I did my second large window today, but because my hull slightly curves, I was having a hell of a time getting one of the sides to make contact. The harder I'd push against that edge of the window, the more the hull would flex away as well, thus becoming a trying endeavor. I eventually got in my dinghy and went to one of my neighbor's for help. He pushed hard on the outside, while I pushed back on the hull from the inside, the tape made contact, and a bond was formed. I believe if my tape was the 2.3mm variety, this wouldn't have been so challenging.

I am happy with the way things turned out. I'm hiding the bare inside edge with my curtains, but this is something that should probably be addressed with some tirm work.
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Old 29-12-2017, 20:20   #74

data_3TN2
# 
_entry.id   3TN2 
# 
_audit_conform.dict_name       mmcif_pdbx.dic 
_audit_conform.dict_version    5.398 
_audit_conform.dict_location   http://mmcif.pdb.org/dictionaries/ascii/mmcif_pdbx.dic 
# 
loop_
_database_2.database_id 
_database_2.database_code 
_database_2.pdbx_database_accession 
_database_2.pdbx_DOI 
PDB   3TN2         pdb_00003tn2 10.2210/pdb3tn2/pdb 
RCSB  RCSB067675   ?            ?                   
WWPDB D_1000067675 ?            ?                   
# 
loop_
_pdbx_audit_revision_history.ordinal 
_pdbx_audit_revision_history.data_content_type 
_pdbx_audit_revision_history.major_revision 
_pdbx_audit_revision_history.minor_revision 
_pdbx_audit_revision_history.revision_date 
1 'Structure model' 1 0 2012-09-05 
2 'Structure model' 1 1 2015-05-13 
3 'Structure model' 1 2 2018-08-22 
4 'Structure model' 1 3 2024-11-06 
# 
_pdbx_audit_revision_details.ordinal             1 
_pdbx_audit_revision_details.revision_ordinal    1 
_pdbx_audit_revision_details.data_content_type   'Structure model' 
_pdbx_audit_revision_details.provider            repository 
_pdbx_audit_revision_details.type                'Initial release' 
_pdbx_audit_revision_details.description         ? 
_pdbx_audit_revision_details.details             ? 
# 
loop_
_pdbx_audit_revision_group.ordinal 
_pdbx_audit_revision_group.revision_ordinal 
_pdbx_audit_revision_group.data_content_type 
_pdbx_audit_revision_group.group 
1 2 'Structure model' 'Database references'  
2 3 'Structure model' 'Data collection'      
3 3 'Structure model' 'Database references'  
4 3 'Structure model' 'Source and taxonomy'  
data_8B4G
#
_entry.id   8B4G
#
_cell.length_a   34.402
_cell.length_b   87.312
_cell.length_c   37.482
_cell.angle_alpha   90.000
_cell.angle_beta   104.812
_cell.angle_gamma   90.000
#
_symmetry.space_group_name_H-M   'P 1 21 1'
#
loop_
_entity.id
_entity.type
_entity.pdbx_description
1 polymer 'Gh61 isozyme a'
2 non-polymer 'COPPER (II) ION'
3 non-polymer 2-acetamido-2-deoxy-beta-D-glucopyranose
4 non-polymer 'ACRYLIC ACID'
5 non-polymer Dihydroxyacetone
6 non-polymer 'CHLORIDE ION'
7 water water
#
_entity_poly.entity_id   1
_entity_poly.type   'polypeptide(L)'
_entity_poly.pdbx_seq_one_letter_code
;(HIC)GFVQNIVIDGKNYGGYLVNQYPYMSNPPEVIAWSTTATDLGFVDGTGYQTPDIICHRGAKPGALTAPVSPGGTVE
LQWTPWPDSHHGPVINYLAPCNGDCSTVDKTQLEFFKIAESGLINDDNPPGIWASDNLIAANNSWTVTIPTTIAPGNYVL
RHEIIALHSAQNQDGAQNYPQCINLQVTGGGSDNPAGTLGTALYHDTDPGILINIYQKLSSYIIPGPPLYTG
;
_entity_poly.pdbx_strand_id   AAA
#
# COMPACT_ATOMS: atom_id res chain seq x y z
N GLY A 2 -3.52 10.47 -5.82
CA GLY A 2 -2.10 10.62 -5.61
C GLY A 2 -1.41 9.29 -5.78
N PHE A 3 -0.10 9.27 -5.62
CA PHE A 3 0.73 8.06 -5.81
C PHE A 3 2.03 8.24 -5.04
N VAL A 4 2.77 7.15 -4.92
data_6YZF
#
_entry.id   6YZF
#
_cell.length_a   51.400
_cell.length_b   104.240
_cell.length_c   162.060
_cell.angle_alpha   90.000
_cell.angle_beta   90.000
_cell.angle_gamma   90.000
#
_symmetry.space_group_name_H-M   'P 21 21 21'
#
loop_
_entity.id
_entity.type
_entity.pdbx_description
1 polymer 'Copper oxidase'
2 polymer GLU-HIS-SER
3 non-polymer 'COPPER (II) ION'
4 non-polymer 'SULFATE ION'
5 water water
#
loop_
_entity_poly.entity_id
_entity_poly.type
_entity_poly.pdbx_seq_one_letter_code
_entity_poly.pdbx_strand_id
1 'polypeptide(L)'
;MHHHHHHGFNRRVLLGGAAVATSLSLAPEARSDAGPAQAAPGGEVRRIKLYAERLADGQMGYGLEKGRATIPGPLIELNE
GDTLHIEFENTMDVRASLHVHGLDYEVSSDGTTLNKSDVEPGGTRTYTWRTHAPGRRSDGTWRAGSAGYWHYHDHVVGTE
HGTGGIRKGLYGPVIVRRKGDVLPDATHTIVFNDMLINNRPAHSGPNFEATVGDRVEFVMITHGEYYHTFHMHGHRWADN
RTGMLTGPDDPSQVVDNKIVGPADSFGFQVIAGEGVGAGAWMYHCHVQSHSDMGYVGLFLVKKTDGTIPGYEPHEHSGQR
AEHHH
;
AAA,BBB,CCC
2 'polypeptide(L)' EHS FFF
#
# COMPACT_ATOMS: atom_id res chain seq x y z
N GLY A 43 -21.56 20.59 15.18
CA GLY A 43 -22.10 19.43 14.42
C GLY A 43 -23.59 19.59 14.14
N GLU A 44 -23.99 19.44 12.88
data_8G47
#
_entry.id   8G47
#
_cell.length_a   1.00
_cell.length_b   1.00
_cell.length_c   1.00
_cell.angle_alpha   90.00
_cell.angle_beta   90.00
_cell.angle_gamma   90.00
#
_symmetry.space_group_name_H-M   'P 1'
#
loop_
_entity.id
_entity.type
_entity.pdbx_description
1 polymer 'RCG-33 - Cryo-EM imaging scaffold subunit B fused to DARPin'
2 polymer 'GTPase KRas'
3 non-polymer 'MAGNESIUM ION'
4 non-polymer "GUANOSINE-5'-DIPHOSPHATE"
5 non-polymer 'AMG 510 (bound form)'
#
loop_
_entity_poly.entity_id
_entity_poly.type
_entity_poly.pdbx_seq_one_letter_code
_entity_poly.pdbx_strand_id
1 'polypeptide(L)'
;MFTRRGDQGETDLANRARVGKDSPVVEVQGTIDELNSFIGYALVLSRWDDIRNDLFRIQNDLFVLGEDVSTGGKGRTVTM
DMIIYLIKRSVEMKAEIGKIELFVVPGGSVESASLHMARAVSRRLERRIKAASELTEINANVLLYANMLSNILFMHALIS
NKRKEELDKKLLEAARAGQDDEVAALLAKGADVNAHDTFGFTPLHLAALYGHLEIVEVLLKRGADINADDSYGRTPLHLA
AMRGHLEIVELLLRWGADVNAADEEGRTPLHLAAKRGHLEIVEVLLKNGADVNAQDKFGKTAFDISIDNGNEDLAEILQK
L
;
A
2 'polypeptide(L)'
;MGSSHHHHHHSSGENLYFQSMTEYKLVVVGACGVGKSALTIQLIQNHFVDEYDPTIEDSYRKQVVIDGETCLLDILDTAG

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Re: Storm boards for windows

One little trick we used to ensure things like windows & deck hardware did not leak.


Fit the item with Silicone of Sikaflex, & only very gently secure.


Come back a couple of weeks, or even better a month later, & fully tighten the item. Now you were not only using the sticking properties of the material, but had compressed the cured material as a gasket, giving even better chance of a leak free boat.
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Old 29-12-2017, 20:38   #75
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Re: Storm boards for windows

Good work! Got some photos perchance?